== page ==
McCallister proposals still need basic support

I was heartened to see some SDLP backing for the basics of John McCallister’s proposals for reform of the institutions.

So, what are they?!

Opposition

The purpose of the Bill is to facilitate an “Opposition”, in common with models elsewhere in the British Isles but taking account of Northern Ireland’s peculiar circumstances.

The Bill outlines how one would be formed and gives it certain rights. This, of course, is easier said that done and involves wide-ranging reforms no matter how it is done.

It is formed under the Bill automatically of all MLAs not forming part of Executive parties.

The largest party group nominates the Leader of the Opposition, and the second largest (if there is one) nominates the Deputy Leader.

There is an inherent risk here that the Opposition would be headed by two people of the same current designation. Some may regard that as important; others maybe less so.

Technical Groups

The Bill adopts, from the Dail, Councils and elsewhere, the notion of “Technical Groups” which are treated for most intents and purposes as single party groups, but consist of people elected individually or in small groups under different banners.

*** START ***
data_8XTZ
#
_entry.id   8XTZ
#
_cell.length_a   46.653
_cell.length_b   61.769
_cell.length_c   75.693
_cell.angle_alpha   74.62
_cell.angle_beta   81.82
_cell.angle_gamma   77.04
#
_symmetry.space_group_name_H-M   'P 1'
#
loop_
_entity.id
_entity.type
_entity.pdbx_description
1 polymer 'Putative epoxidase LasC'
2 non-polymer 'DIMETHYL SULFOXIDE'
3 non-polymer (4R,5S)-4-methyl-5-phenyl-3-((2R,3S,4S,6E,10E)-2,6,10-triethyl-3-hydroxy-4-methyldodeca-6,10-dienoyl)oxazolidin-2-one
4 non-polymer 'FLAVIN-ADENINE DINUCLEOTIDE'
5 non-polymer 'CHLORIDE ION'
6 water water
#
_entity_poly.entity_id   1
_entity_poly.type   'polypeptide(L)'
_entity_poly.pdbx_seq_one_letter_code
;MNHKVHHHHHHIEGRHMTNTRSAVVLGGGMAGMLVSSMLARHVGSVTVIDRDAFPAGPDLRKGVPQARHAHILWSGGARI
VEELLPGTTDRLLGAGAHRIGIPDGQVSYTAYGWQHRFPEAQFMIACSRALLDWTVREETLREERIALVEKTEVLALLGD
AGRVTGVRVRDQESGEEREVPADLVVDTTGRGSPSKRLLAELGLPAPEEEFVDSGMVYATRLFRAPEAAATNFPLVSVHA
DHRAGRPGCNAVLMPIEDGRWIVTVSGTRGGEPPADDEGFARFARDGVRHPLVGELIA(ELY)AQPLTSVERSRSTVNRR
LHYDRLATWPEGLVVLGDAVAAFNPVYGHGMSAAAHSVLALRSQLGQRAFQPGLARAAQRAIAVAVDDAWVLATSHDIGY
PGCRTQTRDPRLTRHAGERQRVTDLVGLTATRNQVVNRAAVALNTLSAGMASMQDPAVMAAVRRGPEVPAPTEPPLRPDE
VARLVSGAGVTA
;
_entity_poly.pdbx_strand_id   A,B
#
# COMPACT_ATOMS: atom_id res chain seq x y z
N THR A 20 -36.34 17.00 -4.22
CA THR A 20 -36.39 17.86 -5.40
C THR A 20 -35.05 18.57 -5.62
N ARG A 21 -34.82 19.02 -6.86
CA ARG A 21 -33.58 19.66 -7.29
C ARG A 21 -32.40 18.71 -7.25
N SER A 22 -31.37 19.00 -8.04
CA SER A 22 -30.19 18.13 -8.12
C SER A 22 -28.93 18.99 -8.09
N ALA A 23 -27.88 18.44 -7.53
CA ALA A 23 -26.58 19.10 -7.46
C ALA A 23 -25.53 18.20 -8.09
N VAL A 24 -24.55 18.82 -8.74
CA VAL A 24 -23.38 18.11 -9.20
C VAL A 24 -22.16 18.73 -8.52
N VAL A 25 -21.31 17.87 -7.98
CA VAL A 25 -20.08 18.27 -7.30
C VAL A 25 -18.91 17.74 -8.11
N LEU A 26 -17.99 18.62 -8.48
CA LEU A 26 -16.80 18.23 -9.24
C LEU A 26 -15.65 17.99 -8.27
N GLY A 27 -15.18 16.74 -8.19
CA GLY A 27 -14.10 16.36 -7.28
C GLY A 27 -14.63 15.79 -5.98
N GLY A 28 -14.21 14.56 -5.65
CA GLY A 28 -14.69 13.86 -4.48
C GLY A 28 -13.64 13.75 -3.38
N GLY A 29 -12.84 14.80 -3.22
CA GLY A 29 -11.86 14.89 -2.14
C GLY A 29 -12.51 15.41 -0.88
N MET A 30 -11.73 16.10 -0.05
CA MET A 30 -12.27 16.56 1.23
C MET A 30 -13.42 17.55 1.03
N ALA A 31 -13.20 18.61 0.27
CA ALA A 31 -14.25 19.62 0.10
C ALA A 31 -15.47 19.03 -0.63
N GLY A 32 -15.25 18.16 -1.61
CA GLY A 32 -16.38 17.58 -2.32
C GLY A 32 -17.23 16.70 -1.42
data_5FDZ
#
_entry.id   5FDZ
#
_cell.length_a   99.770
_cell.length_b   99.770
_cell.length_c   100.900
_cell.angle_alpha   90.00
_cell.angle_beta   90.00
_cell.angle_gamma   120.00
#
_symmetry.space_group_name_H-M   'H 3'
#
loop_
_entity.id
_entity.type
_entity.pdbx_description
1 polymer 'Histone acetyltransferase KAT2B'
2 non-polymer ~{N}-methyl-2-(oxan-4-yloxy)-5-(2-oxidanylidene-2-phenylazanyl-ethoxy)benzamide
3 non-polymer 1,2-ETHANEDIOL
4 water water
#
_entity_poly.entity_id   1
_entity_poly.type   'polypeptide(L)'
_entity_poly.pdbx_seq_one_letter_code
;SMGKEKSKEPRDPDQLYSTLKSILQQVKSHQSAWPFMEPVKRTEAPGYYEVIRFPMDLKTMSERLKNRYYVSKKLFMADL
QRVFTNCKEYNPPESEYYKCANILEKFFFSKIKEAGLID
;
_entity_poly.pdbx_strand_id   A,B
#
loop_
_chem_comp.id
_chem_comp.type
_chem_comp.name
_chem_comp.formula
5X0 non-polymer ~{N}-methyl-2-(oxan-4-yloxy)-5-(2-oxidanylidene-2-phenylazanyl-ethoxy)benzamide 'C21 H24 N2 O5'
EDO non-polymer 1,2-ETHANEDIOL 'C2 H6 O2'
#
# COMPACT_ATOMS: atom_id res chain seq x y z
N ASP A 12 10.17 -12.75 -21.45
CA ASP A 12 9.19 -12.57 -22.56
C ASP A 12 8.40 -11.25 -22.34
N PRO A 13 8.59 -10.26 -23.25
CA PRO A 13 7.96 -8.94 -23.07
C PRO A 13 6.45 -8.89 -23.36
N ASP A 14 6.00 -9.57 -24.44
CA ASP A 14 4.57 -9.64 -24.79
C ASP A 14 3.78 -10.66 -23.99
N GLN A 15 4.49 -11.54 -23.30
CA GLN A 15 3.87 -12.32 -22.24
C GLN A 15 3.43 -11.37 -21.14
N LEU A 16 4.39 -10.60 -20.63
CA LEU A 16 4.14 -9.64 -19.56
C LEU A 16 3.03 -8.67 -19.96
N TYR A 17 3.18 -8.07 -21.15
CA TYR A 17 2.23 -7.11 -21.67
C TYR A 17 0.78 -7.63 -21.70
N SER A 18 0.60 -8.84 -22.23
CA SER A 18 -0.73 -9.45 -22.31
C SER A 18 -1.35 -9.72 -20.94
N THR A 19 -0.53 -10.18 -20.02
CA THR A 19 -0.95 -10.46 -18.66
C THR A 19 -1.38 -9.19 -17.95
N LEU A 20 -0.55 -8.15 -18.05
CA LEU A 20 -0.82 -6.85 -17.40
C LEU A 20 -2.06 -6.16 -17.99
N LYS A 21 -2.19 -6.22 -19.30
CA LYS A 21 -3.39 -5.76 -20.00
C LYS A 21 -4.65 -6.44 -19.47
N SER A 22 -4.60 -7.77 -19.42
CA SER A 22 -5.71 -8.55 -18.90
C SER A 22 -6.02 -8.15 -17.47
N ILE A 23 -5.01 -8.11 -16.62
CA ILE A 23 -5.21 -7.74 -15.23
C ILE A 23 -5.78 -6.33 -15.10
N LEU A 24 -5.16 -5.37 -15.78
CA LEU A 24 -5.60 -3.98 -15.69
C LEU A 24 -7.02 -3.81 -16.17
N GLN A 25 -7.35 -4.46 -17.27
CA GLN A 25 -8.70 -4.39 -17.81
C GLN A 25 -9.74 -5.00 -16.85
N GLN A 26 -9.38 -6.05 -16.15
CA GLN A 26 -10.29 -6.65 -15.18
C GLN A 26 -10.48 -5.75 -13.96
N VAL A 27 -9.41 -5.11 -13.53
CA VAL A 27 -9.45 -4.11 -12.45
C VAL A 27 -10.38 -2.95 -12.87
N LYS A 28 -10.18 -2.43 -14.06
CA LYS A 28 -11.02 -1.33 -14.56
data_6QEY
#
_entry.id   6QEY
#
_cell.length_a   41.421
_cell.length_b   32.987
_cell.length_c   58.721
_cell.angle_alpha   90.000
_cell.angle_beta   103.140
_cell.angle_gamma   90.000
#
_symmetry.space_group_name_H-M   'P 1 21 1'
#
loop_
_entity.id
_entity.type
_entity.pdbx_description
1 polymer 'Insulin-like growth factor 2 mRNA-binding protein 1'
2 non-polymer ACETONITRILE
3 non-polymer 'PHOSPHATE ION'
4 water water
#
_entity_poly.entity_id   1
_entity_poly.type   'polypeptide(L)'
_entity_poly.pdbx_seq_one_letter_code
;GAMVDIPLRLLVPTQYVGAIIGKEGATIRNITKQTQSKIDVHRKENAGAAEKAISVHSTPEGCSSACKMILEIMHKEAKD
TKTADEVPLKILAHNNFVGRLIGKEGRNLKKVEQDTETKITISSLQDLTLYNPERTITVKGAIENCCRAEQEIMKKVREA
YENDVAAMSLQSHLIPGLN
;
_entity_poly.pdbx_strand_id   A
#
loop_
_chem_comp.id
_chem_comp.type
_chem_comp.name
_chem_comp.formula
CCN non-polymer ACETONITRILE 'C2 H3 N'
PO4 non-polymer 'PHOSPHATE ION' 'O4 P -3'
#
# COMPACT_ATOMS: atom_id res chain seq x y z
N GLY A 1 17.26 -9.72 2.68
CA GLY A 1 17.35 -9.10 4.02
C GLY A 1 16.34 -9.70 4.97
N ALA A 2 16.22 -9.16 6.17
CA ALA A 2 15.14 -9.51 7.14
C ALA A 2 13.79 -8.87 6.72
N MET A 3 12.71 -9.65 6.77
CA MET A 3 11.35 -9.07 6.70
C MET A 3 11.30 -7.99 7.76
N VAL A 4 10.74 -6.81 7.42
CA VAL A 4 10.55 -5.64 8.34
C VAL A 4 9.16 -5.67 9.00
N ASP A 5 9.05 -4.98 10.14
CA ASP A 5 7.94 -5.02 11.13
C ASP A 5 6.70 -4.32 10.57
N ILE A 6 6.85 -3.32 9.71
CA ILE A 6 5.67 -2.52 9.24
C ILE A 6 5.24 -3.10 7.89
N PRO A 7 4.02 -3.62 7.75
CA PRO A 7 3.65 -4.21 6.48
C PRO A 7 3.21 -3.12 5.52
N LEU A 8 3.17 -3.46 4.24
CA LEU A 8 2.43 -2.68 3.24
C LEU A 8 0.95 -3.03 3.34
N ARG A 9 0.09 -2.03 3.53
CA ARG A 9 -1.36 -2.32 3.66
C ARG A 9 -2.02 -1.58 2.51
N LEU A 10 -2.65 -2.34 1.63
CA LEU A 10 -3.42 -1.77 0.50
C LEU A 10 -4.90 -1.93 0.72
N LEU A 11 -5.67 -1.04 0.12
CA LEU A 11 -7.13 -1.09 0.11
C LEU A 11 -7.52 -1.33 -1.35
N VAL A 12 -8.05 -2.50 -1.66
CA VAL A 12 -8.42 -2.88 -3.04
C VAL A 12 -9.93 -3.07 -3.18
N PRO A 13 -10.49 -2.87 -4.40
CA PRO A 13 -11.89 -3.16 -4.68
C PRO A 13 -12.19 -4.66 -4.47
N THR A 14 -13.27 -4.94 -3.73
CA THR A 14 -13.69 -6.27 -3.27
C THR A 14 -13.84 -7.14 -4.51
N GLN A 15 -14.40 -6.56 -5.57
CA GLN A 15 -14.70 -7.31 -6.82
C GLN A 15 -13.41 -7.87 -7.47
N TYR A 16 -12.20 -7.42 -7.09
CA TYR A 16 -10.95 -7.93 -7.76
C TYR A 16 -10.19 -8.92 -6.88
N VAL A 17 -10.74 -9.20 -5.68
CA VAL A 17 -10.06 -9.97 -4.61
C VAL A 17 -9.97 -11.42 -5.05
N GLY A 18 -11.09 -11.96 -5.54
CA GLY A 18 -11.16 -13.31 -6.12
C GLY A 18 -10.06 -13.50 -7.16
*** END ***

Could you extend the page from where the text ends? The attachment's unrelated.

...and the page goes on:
These are relevant (seemingly – it is not entirely clear) to determining who would be Leader or Deputy Leader of the Opposition.

They also have rights with regard to membership of the Business Committee.

This is important. The current model, of effectively a governing party scrutinising the accounts, is ludicrous.

Questions / Speaking Rights

Similarly to Westminster but adapted to Stormont, the first and second Topical Questions in the Assembly would automatically come from the Leader and Deputy Leader.

They would also have enhanced speaking rights, the right to nominate the Chair the Public Accounts Committee, and fifteen days’ business in Assembly plenary. They would also have a place on the Business Committee.

These seem highly technical, but do constitute best practice.

Finance